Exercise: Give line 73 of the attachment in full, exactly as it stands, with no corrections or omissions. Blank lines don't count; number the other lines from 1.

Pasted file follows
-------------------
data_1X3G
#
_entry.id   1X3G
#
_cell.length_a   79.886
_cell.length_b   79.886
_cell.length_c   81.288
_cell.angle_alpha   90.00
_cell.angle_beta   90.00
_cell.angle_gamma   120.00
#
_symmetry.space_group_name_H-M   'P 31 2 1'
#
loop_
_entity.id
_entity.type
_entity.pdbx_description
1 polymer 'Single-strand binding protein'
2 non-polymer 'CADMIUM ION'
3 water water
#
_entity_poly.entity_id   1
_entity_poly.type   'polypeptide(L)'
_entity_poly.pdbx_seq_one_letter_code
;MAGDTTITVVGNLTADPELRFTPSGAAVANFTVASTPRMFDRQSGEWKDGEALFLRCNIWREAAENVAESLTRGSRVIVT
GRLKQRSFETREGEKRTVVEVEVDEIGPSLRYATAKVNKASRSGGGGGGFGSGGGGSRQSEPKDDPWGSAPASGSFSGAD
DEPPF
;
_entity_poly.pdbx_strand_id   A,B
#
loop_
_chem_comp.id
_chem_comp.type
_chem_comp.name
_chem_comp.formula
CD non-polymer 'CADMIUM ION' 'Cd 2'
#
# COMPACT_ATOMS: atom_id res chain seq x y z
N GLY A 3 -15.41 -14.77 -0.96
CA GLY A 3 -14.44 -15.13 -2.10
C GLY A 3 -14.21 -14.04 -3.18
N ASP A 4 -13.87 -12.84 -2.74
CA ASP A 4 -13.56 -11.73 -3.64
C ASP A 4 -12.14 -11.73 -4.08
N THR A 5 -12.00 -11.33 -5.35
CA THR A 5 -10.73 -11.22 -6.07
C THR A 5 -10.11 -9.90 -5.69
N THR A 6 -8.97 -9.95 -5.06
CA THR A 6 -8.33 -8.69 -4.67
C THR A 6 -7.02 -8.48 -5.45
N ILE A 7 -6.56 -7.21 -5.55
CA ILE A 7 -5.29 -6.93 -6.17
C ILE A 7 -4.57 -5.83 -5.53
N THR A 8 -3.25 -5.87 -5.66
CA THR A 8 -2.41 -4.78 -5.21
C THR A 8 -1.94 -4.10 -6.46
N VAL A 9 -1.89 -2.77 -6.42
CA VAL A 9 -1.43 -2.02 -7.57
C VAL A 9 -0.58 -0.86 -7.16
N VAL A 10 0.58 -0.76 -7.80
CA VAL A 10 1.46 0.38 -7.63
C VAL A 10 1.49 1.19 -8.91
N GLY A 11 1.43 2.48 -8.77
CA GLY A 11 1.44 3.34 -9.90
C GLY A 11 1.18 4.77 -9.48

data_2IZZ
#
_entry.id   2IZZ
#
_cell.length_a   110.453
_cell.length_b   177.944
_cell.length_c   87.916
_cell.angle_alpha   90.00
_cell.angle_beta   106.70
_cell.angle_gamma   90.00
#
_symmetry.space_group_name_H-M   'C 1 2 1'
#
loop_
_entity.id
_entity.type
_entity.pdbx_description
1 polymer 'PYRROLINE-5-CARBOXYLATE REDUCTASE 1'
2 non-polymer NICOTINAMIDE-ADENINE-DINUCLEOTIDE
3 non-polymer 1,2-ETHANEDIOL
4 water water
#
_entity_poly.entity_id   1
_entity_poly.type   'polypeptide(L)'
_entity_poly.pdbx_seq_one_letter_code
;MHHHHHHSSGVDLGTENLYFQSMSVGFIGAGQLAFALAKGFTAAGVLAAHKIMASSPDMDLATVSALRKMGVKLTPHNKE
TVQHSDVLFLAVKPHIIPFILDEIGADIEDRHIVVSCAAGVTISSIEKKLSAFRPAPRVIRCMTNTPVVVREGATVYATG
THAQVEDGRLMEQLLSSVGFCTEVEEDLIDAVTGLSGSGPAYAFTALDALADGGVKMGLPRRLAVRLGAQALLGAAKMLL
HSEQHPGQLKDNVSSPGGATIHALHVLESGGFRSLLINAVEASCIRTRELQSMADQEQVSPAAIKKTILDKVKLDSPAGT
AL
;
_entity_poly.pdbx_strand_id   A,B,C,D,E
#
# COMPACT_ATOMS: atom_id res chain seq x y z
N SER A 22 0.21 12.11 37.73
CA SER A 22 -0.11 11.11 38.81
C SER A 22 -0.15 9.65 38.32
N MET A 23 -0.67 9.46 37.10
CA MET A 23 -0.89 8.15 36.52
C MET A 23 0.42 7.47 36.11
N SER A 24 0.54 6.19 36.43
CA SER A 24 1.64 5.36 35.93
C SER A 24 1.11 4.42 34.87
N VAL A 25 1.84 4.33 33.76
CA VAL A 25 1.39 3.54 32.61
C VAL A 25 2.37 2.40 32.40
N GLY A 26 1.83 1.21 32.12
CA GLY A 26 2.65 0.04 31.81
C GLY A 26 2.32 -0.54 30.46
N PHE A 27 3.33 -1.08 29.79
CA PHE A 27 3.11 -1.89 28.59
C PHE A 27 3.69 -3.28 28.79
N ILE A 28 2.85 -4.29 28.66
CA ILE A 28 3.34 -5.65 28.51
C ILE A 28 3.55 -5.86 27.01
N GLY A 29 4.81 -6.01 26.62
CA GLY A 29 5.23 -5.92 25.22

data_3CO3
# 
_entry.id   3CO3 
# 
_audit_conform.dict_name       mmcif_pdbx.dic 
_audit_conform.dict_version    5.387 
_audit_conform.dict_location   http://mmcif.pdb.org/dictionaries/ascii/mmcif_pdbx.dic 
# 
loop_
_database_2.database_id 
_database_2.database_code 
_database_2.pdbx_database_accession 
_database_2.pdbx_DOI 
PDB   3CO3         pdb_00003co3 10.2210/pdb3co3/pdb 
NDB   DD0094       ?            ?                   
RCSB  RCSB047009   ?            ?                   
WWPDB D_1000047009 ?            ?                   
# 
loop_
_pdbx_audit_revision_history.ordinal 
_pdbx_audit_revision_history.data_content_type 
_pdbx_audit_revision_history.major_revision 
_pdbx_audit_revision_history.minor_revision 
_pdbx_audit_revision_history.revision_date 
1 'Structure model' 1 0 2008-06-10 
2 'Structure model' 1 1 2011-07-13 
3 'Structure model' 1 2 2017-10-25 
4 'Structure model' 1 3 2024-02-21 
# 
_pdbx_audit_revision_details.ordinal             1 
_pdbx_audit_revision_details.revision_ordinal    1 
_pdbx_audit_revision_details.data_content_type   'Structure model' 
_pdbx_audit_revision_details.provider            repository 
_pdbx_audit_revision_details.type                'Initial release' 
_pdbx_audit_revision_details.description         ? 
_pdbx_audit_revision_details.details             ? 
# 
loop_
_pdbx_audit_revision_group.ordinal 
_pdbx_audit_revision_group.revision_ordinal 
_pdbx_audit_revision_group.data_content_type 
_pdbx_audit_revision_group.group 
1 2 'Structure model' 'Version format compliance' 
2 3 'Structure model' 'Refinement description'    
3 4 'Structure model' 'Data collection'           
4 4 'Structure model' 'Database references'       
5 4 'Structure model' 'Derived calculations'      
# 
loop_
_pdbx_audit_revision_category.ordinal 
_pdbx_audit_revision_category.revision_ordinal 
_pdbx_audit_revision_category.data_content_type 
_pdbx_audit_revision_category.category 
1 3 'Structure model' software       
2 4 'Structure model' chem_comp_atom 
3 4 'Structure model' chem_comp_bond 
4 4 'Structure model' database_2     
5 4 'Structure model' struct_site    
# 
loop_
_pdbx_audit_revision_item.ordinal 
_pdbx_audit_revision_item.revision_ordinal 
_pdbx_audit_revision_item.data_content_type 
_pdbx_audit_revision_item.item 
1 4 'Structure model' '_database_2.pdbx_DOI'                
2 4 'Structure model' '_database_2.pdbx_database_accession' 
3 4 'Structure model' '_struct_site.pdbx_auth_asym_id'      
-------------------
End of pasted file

_cell.angle_alpha   90.00